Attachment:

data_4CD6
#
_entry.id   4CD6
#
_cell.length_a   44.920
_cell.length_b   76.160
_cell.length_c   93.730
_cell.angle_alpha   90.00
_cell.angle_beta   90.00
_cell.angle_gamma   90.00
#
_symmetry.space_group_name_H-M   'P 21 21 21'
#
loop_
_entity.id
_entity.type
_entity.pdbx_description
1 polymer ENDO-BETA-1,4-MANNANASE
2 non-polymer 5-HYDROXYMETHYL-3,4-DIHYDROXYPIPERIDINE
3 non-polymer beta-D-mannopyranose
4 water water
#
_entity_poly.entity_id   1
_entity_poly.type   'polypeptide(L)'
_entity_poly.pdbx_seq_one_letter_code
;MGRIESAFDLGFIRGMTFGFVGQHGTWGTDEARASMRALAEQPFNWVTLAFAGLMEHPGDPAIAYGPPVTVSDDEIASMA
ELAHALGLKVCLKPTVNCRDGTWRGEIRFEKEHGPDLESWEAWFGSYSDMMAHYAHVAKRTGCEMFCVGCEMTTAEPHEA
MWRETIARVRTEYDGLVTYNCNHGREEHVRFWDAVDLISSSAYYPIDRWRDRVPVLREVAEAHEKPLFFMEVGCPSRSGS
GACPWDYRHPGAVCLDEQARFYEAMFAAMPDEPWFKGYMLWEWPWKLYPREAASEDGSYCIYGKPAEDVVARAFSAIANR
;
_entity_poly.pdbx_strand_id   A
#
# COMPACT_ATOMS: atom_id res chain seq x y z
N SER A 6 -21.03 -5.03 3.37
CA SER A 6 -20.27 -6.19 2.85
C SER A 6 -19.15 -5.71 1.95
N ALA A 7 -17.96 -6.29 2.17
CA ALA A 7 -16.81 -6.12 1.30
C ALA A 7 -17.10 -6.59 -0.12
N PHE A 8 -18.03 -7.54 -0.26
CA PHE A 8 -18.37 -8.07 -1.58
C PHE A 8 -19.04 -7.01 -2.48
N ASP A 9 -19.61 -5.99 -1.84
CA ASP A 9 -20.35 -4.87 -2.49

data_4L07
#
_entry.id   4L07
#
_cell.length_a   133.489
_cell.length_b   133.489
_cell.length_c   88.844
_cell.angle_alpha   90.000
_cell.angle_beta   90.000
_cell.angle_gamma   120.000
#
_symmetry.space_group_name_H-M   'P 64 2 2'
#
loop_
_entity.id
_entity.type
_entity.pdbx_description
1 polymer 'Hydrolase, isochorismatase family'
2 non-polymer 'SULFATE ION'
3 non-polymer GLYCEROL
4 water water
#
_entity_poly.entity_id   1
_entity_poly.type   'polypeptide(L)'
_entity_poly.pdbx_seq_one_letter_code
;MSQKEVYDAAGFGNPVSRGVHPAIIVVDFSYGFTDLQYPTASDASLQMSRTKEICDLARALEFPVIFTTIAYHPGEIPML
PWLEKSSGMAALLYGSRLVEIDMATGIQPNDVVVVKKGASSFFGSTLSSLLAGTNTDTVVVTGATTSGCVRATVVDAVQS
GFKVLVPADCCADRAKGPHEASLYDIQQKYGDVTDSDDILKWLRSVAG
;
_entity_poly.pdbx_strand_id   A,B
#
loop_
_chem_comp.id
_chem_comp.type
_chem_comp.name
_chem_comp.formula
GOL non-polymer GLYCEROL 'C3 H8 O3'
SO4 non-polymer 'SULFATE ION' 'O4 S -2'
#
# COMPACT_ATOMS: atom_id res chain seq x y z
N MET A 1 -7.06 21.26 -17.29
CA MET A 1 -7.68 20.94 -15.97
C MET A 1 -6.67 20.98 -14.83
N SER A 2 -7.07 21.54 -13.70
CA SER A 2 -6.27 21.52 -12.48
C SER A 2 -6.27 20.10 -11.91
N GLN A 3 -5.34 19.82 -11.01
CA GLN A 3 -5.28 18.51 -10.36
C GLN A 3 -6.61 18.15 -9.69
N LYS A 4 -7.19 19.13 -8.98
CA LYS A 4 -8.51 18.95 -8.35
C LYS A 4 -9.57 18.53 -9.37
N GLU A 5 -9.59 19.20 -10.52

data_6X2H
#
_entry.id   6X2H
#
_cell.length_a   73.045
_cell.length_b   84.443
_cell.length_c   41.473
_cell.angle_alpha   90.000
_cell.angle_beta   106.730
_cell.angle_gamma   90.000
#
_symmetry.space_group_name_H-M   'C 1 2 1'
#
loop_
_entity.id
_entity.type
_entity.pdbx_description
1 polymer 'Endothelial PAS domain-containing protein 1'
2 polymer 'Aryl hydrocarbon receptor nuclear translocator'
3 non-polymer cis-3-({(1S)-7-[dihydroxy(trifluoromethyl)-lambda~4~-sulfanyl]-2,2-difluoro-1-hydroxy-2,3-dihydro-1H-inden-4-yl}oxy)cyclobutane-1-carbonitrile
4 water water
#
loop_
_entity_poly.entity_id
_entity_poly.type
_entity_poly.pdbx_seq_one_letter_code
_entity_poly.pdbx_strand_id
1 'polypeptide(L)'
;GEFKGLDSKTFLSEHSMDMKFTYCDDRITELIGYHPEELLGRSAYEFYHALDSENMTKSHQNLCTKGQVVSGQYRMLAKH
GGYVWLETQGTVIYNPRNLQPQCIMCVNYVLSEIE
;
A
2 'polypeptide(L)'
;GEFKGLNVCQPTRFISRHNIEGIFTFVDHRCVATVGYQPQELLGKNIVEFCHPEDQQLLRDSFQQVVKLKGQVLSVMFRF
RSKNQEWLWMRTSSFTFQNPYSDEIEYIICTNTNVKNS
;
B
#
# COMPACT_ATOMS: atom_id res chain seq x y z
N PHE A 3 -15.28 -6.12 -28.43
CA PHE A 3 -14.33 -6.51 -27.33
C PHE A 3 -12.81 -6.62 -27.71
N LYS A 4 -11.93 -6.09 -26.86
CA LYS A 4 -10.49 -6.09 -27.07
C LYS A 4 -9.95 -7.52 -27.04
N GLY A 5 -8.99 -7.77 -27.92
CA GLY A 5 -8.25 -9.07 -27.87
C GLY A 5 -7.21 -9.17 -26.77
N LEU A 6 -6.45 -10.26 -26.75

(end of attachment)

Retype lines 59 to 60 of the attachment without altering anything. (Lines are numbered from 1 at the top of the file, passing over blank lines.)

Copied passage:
_entity.id
_entity.type